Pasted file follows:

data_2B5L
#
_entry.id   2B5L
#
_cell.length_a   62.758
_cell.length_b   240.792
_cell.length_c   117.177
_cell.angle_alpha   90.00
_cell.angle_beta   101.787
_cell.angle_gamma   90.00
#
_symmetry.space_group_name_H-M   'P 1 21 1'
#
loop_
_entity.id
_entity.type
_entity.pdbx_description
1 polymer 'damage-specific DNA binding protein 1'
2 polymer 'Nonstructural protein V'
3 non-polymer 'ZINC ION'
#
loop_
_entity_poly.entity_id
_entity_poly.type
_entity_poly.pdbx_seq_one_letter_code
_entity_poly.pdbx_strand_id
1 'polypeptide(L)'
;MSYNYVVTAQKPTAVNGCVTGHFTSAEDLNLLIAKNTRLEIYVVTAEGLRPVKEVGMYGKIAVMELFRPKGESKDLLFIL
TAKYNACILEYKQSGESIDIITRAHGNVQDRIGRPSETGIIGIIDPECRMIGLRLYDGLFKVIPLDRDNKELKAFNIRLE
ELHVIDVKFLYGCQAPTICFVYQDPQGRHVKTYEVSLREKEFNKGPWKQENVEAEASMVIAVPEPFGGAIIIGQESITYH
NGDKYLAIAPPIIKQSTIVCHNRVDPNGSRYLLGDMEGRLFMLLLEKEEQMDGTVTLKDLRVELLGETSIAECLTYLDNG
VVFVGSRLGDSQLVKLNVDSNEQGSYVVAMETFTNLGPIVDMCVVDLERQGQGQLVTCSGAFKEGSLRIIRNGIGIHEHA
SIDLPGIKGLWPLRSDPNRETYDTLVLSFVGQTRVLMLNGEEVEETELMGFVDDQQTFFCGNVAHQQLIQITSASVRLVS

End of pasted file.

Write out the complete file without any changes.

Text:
data_2B5L
#
_entry.id   2B5L
#
_cell.length_a   62.758
_cell.length_b   240.792
_cell.length_c   117.177
_cell.angle_alpha   90.00
_cell.angle_beta   101.787
_cell.angle_gamma   90.00
#
_symmetry.space_group_name_H-M   'P 1 21 1'
#
loop_
_entity.id
_entity.type
_entity.pdbx_description
1 polymer 'damage-specific DNA binding protein 1'
2 polymer 'Nonstructural protein V'
3 non-polymer 'ZINC ION'
#
loop_
_entity_poly.entity_id
_entity_poly.type
_entity_poly.pdbx_seq_one_letter_code
_entity_poly.pdbx_strand_id
1 'polypeptide(L)'
;MSYNYVVTAQKPTAVNGCVTGHFTSAEDLNLLIAKNTRLEIYVVTAEGLRPVKEVGMYGKIAVMELFRPKGESKDLLFIL
TAKYNACILEYKQSGESIDIITRAHGNVQDRIGRPSETGIIGIIDPECRMIGLRLYDGLFKVIPLDRDNKELKAFNIRLE
ELHVIDVKFLYGCQAPTICFVYQDPQGRHVKTYEVSLREKEFNKGPWKQENVEAEASMVIAVPEPFGGAIIIGQESITYH
NGDKYLAIAPPIIKQSTIVCHNRVDPNGSRYLLGDMEGRLFMLLLEKEEQMDGTVTLKDLRVELLGETSIAECLTYLDNG
VVFVGSRLGDSQLVKLNVDSNEQGSYVVAMETFTNLGPIVDMCVVDLERQGQGQLVTCSGAFKEGSLRIIRNGIGIHEHA
SIDLPGIKGLWPLRSDPNRETYDTLVLSFVGQTRVLMLNGEEVEETELMGFVDDQQTFFCGNVAHQQLIQITSASVRLVS